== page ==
Yet another way here is that we would have well known "shared memory" between
VMs. I think that Jailhouse's ivshmem gives us good insights on this matter
and that it can even be an alternative for hypervisor-agnostic solution. 

(Please note memory regions in ivshmem appear as a PCI device and can be
mapped locally.)

I want to add this shared memory aspect to my virtio-proxy, but
the resultant solution would eventually look similar to ivshmem.

> >  * BE guests boots with a hypervisor handle to memory
> > 
> >  The BE guest is then free to map the FE's memory to where it wants in
> >  the BE's guest physical address space.
> I cannot see how this could work for Xen. There is no "handle" to give
> to the backend if the backend is not running in dom0. So for Xen I think
> the memory has to be already mapped

In Xen's IOREQ solution (virtio-blk), the following information is expected
to be exposed to BE via Xenstore:
(I know that this is a tentative approach though.)
   - the start address of configuration space
   - interrupt number
   - file path for backing storage
   - read-only flag
And the BE server have to call a particular hypervisor interface to
map the configuration space.

In my approach (virtio-proxy), all those Xen (or hypervisor)-specific
stuffs are contained in virtio-proxy, yet another VM, to hide all details.

# My point is that a "handle" is not mandatory for executing mapping.

> and the mapping probably done by the
> toolstack (also see below.) Or we would have to invent a new Xen
> hypervisor interface and Xen virtual machine privileges to allow this
> kind of mapping.

> If we run the backend in Dom0 that we have no problems of course.

One of difficulties on Xen that I found in my approach is that calling
such hypervisor intefaces (registering IOREQ, mapping memory) is only
allowed on BE servers themselvies and so we will have to extend those
This, however, will raise some concern on security and privilege distribution
as Stefan suggested.
> > To activate the mapping will
> >  require some sort of hypercall to the hypervisor. I can see two options
> >  at this point:
> > 
> >   - expose the handle to userspace for daemon/helper to trigger the
> >     mapping via existing hypercall interfaces. If using a helper you
> >     would have a hypervisor specific one to avoid the daemon having to
> >     care too much about the details or push that complexity into a
> >     compile time option for the daemon which would result in different
> >     binaries although a common source base.
> > 
> >   - expose a new kernel ABI to abstract the hypercall differences away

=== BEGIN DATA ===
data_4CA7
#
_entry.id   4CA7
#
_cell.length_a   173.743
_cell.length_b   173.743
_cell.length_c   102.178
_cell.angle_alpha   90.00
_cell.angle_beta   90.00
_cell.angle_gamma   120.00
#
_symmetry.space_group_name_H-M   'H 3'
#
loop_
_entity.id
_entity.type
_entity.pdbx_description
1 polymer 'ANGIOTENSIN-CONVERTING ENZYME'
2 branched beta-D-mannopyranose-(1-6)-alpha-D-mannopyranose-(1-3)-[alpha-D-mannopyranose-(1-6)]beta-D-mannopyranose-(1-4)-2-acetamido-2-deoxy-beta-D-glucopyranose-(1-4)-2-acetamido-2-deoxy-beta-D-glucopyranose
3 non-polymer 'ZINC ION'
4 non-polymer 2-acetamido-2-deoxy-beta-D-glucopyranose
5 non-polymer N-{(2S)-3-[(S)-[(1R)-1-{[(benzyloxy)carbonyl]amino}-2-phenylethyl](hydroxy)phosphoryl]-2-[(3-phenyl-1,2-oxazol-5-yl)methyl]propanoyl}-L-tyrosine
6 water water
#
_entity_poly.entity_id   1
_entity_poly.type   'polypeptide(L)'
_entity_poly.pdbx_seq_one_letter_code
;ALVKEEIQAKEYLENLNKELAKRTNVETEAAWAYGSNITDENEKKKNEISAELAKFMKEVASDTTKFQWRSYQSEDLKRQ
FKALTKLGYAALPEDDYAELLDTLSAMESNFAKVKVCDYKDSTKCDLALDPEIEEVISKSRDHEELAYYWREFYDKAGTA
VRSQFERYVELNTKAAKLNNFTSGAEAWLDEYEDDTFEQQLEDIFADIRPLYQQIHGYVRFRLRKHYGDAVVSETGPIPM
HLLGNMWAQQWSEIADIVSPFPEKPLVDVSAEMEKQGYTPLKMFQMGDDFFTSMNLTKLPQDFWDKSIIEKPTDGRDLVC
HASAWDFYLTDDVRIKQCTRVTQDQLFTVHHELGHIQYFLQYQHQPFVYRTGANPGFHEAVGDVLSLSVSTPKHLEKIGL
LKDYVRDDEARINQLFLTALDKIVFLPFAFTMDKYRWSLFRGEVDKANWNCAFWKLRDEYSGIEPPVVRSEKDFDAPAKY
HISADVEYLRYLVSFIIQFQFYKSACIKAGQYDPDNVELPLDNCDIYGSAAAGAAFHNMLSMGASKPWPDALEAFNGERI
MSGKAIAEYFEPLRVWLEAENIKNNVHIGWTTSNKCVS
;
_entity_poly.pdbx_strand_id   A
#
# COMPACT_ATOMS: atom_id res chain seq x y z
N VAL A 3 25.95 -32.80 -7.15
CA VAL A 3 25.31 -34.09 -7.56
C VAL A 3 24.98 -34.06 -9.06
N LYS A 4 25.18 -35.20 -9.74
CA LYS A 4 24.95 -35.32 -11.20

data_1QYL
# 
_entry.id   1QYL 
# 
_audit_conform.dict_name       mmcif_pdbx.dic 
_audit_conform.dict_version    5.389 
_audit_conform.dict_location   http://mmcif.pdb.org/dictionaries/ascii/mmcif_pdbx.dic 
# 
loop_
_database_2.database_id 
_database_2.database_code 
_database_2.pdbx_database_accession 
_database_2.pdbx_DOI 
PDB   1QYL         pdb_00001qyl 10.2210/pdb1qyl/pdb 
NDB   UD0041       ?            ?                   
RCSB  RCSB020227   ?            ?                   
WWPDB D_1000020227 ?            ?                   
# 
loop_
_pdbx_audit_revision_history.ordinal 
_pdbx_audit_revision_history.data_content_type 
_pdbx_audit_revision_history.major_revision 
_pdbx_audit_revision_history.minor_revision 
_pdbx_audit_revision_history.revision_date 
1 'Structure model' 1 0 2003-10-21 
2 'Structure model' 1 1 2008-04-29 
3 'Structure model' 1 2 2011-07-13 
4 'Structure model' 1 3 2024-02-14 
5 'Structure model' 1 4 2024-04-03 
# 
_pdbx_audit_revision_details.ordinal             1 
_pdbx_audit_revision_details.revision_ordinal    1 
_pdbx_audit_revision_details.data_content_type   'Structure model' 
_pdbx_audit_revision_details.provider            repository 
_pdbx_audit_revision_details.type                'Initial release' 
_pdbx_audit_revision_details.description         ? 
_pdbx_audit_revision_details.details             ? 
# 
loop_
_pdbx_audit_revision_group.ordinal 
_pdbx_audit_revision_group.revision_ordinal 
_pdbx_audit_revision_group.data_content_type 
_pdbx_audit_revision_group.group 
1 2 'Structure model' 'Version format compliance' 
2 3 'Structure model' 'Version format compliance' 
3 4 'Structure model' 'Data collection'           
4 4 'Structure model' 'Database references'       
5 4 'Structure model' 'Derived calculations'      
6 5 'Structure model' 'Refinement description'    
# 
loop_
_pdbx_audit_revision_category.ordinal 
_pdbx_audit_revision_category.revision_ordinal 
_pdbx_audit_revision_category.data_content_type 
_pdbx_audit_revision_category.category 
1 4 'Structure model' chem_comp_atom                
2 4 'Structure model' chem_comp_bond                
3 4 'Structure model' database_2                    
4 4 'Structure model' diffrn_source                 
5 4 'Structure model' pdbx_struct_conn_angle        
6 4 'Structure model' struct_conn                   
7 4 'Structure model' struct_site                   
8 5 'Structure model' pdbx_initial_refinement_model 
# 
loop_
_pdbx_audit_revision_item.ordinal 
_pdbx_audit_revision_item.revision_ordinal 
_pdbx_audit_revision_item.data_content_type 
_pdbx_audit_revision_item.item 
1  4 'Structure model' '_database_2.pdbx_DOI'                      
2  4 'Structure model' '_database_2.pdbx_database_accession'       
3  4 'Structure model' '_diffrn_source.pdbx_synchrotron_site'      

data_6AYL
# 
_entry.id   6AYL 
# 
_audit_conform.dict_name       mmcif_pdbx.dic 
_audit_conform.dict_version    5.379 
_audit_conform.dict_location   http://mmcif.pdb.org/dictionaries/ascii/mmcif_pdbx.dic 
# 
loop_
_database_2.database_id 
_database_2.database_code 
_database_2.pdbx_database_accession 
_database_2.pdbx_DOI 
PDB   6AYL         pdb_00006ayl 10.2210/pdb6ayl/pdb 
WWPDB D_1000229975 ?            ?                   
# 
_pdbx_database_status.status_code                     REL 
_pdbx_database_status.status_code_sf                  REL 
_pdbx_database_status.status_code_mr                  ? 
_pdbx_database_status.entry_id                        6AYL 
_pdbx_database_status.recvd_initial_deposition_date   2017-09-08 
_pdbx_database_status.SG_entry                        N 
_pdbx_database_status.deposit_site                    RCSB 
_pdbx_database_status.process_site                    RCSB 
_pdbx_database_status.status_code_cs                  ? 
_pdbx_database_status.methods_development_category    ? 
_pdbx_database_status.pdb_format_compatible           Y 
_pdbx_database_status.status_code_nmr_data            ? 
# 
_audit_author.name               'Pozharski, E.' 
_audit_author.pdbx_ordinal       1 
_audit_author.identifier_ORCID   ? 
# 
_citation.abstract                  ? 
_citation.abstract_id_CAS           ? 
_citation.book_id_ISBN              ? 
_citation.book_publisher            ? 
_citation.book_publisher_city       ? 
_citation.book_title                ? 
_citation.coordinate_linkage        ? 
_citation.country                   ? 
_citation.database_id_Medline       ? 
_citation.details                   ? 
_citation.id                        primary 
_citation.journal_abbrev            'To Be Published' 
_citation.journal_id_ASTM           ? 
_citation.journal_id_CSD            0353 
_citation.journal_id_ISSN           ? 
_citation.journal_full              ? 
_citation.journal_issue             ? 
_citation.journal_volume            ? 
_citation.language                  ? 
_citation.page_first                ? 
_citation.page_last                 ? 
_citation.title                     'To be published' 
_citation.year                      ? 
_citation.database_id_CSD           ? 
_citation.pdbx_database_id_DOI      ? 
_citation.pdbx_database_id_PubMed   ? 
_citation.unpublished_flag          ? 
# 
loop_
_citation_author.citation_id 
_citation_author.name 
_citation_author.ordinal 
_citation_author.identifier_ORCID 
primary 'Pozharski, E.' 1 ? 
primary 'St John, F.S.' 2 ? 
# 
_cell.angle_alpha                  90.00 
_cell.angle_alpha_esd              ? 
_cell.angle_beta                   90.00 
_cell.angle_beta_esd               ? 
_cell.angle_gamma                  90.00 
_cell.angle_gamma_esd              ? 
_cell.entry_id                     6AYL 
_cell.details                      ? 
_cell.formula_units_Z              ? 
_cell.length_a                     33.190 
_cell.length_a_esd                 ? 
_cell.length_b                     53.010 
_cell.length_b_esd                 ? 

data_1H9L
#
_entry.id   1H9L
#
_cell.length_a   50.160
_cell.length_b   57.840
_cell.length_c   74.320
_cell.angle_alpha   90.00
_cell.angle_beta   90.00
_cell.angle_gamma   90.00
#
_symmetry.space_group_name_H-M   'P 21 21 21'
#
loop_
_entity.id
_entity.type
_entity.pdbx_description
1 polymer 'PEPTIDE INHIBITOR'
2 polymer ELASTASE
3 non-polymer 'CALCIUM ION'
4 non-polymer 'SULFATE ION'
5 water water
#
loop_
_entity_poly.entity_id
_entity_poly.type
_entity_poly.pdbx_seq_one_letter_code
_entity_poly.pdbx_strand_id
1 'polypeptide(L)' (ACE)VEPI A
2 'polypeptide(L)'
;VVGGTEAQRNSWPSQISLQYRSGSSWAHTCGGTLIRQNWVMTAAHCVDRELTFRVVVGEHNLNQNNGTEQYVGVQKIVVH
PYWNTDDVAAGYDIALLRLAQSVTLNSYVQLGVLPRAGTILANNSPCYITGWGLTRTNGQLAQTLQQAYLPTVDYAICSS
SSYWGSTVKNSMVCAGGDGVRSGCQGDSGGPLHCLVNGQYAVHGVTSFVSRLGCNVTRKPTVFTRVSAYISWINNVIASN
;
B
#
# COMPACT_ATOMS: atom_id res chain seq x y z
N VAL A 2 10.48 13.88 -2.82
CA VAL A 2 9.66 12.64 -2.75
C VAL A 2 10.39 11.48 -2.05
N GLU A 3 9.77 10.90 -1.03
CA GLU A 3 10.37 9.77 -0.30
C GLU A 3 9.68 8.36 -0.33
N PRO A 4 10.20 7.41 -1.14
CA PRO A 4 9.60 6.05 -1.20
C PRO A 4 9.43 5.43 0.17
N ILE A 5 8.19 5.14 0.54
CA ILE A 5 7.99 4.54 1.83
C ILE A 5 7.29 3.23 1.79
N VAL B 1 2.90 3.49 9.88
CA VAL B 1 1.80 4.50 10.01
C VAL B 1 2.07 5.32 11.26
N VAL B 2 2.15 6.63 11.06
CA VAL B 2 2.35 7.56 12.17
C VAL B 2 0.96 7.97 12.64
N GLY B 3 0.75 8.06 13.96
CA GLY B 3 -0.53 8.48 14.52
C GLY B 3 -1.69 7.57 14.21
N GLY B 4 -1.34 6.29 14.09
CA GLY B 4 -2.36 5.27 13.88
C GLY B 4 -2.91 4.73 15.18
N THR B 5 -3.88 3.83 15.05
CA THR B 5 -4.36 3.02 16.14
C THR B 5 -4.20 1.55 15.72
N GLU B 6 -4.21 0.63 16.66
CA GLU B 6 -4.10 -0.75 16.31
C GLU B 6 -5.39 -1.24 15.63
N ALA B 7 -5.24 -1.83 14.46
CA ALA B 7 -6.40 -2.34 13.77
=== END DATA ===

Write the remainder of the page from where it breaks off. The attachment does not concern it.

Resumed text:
> >     in the guest kernel. In this case the userspace would essentially
> >     ask for an abstract "map guest N memory to userspace ptr" and let
> >     the kernel deal with the different hypercall interfaces. This of
> >     course assumes the majority of BE guests would be Linux kernels and
> >     leaves the bare-metal/unikernel approaches to their own devices.
> > 
> > Operation
> > =========
> > 
> > The core of the operation of VirtIO is fairly simple. Once the
> > vhost-user feature negotiation is done it's a case of receiving update
> > events and parsing the resultant virt queue for data. The vhost-user
> > specification handles a bunch of setup before that point, mostly to
> > detail where the virt queues are set up FD's for memory and event
> > communication. This is where the envisioned stub process would be
> > responsible for getting the daemon up and ready to run. This is
> > currently done inside a big VMM like QEMU but I suspect a modern
> > approach would be to use the rust-vmm vhost crate. It would then either
> > communicate with the kernel's abstracted ABI or be re-targeted as a
> > build option for the various hypervisors.
> One thing I mentioned before to Alex is that Xen doesn't have VMMs the
> way they are typically envisioned and described in other environments.
> Instead, Xen has IOREQ servers. Each of them connects independently to
> Xen via the IOREQ interface. E.g. today multiple QEMUs could be used as
> emulators for a single Xen VM, each of them connecting to Xen
> independently via the IOREQ interface.
> The component responsible for starting a daemon and/or setting up shared
> interfaces is the toolstack: the xl command and the libxl/libxc
> libraries.